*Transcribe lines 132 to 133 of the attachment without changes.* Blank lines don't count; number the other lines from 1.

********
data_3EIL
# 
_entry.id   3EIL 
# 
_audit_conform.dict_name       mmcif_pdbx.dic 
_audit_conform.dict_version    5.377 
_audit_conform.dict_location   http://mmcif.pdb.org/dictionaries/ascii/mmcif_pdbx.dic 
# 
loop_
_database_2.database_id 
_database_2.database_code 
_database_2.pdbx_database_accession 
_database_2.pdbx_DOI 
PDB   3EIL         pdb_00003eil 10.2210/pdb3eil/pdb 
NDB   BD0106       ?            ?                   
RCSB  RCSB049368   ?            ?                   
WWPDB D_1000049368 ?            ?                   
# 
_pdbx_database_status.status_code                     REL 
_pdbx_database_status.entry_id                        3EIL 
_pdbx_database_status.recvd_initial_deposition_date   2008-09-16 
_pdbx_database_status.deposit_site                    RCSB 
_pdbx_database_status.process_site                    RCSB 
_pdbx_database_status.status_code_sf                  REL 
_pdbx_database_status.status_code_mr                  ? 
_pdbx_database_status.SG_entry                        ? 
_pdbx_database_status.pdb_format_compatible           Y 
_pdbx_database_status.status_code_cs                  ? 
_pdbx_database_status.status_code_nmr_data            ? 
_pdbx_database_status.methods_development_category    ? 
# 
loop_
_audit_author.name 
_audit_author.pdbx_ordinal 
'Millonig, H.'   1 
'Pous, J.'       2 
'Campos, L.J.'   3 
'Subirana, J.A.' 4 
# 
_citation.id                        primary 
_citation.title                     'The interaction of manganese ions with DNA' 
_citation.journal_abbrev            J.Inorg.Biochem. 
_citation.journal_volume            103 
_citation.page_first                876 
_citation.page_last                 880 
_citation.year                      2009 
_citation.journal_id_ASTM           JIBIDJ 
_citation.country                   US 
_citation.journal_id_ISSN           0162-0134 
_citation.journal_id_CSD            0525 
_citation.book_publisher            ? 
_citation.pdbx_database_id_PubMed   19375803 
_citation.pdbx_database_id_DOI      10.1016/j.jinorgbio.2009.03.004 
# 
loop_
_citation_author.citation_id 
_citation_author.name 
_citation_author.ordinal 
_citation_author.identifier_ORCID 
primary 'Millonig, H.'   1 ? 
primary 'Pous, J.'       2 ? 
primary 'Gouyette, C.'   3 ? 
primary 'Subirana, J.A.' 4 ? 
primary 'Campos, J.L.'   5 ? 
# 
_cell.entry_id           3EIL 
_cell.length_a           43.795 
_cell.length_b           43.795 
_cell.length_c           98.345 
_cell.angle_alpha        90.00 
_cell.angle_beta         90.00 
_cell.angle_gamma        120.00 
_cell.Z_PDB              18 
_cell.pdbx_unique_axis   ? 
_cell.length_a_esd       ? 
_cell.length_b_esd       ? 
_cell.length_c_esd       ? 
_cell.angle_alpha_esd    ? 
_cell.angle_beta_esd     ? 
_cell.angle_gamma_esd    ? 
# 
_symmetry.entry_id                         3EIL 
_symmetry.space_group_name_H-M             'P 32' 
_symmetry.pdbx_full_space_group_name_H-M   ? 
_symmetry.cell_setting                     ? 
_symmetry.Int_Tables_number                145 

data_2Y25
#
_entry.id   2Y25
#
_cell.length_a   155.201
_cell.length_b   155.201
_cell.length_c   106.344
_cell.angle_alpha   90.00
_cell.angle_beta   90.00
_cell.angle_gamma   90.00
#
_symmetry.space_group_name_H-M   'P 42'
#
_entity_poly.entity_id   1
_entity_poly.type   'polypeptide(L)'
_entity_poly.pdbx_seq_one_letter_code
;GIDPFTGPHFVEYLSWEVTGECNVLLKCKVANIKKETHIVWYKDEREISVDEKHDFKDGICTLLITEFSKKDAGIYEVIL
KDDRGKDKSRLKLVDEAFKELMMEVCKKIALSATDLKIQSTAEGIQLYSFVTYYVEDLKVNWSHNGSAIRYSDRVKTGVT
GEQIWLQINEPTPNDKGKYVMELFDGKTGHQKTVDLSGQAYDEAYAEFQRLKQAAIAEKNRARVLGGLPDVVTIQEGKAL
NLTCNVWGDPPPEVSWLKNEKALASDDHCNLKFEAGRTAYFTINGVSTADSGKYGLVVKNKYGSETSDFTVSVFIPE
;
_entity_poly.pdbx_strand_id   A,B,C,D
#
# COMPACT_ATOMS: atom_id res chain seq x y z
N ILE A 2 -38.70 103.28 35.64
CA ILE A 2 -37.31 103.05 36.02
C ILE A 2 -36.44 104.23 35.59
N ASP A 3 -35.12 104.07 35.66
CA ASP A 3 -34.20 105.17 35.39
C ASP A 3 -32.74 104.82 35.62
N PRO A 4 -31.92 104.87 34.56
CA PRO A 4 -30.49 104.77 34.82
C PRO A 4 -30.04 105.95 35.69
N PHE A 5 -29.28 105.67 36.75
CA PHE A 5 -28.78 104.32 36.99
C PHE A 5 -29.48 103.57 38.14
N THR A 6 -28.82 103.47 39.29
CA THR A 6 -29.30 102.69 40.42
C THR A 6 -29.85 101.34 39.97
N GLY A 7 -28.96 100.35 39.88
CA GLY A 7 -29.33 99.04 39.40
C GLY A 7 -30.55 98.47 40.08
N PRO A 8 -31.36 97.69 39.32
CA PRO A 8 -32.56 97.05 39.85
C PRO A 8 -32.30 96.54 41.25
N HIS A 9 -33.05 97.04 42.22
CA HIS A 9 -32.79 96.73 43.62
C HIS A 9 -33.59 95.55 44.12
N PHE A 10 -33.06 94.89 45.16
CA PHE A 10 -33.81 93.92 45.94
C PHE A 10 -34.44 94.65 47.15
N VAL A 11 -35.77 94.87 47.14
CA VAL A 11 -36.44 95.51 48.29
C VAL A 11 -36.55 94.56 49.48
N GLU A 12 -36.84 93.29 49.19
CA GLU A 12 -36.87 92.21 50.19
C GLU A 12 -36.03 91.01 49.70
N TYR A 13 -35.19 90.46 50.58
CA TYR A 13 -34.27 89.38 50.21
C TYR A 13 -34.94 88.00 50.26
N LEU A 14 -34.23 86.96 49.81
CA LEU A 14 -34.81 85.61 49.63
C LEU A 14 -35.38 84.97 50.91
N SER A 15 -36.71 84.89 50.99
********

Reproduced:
N HIS A 9 -33.05 97.04 42.22
CA HIS A 9 -32.79 96.73 43.62